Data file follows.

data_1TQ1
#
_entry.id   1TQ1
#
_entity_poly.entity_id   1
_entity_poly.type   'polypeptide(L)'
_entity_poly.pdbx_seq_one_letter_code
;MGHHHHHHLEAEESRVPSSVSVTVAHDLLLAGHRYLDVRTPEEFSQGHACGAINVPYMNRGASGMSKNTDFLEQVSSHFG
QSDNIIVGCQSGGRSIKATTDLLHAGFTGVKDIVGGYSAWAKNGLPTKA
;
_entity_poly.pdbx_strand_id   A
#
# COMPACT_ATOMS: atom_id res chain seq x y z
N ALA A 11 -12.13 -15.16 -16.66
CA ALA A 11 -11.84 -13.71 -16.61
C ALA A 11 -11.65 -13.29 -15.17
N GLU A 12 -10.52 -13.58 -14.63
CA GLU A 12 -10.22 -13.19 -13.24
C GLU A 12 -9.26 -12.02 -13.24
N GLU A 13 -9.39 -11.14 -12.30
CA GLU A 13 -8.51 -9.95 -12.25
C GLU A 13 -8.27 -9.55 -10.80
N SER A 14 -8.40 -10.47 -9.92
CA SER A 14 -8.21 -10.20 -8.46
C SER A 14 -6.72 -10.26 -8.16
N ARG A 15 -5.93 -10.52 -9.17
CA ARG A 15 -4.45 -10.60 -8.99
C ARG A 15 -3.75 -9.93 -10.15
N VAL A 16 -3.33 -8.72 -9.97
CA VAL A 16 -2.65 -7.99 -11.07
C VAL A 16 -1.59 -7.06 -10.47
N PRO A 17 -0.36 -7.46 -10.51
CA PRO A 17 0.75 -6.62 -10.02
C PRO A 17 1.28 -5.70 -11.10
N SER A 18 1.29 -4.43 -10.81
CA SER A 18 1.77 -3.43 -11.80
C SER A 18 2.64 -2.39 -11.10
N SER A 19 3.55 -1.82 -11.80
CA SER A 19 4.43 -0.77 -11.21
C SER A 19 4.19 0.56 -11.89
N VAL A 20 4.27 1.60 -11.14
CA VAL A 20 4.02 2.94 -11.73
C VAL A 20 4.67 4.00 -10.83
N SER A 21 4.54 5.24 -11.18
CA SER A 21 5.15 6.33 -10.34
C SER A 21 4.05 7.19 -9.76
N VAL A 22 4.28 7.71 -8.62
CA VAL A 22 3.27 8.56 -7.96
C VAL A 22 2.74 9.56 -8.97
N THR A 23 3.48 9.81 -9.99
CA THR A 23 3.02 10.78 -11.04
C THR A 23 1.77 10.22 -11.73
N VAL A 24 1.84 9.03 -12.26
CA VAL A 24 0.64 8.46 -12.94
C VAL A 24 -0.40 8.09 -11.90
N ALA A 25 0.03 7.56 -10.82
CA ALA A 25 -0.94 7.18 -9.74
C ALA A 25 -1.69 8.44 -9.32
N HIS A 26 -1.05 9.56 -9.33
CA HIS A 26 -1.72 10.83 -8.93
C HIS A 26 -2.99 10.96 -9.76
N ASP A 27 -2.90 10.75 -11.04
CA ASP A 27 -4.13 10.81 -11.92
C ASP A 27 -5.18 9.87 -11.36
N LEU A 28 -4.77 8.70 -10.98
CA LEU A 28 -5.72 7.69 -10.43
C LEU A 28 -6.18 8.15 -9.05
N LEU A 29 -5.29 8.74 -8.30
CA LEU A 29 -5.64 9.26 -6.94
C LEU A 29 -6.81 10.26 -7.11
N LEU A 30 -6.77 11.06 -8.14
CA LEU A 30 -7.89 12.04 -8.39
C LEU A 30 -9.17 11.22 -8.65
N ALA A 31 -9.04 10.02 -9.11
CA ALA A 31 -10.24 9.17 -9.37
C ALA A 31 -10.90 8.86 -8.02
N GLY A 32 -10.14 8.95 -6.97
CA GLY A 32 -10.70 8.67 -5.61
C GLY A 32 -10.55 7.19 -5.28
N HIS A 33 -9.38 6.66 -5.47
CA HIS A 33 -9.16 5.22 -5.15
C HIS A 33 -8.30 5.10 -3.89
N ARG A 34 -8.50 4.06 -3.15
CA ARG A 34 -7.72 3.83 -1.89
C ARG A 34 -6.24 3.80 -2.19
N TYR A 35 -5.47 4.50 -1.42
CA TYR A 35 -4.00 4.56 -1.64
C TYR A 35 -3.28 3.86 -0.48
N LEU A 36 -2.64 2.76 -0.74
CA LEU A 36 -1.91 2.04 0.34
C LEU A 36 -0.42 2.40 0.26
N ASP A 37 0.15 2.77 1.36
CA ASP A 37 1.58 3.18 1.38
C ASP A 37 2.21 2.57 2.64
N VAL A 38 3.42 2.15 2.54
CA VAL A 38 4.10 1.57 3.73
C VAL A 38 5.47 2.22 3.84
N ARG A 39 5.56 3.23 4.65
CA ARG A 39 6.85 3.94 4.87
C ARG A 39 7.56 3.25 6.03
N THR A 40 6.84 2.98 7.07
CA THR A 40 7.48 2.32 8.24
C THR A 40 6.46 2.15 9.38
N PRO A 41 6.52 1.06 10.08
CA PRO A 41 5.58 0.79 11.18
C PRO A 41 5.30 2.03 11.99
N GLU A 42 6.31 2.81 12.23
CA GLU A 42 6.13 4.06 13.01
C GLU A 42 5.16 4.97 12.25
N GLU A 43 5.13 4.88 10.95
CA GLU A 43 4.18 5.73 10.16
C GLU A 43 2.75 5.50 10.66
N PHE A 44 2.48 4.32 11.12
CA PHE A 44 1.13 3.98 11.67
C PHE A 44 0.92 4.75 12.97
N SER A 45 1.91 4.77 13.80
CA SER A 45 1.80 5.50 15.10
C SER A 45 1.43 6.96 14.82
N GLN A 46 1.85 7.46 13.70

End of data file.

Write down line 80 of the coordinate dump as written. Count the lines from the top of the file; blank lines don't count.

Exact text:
N HIS A 33 -9.38 6.66 -5.47